What the Democratic primary polls might be missing
The 2020 Democratic presidential primary appears to be a three-candidate race, with former Vice President Joe Biden, Sen. Elizabeth Warren, and Sen. Bernie Sanders being the only candidates polling in the double digits. Averages suggest Warren and Biden are more or less tied for the lead nationally, with Sanders trailing but well ahead of the rest of the pack.
There are many reasons to think polling might not fully capture the current state of the race, however. Due to the dramatically different makeup of their supporters, each candidate has a separate and compelling case for why they could end up doing substantially better than what the polling says.
The Sanders case: His base is hard to poll
Both national and early state polling point to the fact that Sanders' coalition is significantly younger, less educated, lower income, and less likely to be paying attention to political news. For example, in a recent Quinnipiac national poll, Sanders is polling at 39 percent with voters 18-34 compared with Biden who polls at just 3 percent with this group. And Sanders is also overwhelmingly winning among those paying little or no attention to the campaign.
This makes for a coalition which is overwhelmingly made up of exactly the type of people who are the hardest to poll. It is also hard to predict if these voters will turn out. A major thrust of the Sanders campaign is about "building a movement," with one of their major goals being to bring new and marginal voters into the process to get them to turn out for Sanders. If the campaign can succeed at this, which is a big if, it is conceivable their election results could exceed their polling. Last cycle, Sanders did significantly outperform polling in certain primary states like Michigan and his campaign excelled at getting supporters to disproportionately turnout for caucuses. So there is reason to believe he can.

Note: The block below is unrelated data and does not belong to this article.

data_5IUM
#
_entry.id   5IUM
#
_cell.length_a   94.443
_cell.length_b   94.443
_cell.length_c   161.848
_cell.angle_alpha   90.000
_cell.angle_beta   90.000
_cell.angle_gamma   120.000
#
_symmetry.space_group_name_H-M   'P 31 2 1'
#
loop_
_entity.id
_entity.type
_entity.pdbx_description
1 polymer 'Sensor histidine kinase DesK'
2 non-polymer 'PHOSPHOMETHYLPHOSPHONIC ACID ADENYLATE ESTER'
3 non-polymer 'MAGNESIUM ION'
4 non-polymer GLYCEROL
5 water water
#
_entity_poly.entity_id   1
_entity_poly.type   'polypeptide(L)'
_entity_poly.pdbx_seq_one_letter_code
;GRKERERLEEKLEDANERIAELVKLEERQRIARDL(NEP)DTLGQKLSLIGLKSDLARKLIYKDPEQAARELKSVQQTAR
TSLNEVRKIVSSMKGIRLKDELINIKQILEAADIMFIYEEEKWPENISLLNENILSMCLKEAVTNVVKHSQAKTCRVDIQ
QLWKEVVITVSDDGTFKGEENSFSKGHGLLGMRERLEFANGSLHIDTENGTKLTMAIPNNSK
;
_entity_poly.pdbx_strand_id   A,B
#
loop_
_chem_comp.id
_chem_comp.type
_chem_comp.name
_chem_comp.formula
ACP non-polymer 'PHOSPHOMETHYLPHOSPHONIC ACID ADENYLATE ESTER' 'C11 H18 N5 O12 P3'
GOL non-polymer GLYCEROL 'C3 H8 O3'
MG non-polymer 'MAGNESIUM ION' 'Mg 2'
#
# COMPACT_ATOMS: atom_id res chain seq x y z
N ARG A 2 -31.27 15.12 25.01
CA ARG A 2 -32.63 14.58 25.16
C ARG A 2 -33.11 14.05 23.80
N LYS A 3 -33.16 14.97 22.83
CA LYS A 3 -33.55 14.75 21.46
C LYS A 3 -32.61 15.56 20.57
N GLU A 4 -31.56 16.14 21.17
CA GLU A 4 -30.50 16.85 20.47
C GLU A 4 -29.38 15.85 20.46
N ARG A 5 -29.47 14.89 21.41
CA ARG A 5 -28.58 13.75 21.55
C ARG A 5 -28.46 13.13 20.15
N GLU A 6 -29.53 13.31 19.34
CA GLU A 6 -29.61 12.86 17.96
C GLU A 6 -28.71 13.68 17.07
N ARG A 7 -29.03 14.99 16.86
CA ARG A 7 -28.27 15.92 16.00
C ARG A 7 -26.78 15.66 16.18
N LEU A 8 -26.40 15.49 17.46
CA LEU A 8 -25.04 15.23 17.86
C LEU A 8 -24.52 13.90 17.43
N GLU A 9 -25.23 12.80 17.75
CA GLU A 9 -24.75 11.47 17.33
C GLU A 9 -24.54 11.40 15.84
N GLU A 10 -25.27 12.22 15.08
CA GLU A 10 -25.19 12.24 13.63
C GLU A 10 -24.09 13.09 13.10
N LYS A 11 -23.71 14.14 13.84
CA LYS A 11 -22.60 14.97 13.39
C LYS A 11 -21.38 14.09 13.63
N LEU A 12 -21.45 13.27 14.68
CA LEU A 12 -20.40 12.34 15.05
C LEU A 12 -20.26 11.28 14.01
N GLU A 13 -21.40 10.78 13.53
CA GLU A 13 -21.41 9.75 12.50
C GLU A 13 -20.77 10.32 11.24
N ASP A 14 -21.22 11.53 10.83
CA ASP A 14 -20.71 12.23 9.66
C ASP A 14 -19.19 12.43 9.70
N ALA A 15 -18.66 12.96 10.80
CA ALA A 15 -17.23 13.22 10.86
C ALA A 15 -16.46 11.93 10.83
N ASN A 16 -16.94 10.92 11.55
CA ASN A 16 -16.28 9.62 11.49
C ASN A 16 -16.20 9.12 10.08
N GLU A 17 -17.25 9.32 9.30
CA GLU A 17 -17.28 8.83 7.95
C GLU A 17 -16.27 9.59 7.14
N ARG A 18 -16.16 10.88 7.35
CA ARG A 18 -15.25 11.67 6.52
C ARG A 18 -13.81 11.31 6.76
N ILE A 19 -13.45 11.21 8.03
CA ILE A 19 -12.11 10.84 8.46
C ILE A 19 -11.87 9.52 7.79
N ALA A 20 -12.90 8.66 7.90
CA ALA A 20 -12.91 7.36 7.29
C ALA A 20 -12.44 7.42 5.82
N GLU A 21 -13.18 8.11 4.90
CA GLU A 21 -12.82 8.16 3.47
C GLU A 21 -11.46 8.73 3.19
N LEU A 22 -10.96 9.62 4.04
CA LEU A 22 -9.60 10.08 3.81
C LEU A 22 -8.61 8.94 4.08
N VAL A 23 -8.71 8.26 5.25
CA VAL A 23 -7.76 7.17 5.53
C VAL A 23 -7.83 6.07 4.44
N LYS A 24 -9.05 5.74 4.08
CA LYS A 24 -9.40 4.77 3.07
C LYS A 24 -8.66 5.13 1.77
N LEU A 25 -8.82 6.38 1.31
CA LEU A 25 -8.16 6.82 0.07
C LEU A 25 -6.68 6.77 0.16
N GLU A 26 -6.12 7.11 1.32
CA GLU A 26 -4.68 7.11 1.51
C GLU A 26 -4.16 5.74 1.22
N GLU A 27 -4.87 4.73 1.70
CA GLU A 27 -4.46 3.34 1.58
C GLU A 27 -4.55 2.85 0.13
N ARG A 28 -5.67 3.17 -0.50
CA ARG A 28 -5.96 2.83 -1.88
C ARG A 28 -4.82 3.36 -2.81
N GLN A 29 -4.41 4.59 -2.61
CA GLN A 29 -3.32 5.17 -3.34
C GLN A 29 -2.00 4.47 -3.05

The Biden case: His supporters are the most reliable voters
The case for Biden outperforming the polling is basically the exact inverse of Sanders' case. In polling, Biden dominates with older voters. For example, a recent CNN poll shows Biden with a 14-point lead among seniors in Nevada, and an Economist/YouGov poll shows him with a 12-point lead nationally among those over 65. Seniors are by far the most reliable voting age group, and there is little doubt these seniors, who overwhelmingly support Biden at the moment, will turn out. If for any number of reasons turnout in the primaries ends up lower than expected, Biden would likely outperform the polls due to who his voters are.
The Warren case: She's everyone's second choice
At the moment, Warren benefits from the fact that primary voters really like her, even if she isn't their first choice. The Economist/YouGov poll found Warren has the highest number of Democratic primary voters considering her at 58 percent, 10 points higher than Biden in second place.
Two recent Iowa polls and a Nevada poll all found that Warren was the most popular second choice candidate. The national Morning Consult poll also found Warren is the clear second choice for both Kamala Harris supporters and Pete Buttigieg supporters. This could be decisive because in Iowa and Nevada, if a candidate doesn't have enough support at individual caucus locations, those supporters can go align with their second choices. Based on their current polling, Harris and Buttigieg might have a decent but insufficient level of support at many caucus locations.
It is easy to see how Warren could end up with a large last-minute surge that would mostly be missed by the polling. She is well positioned to pick up the supporters of trailing candidates who may drop out in the next few months or those who may look to jump ship right before the actual primary vote or during the caucus process.
Which one of these different dynamics will prove true? Perhaps none, or perhaps all three. They also may only have a small impact, might cancel each other out, or one could prove to be decisive. The thing to remember is that it wouldn't be surprising if one or even two of the candidates ended up doing surprisingly better than expected once the voting actually starts.
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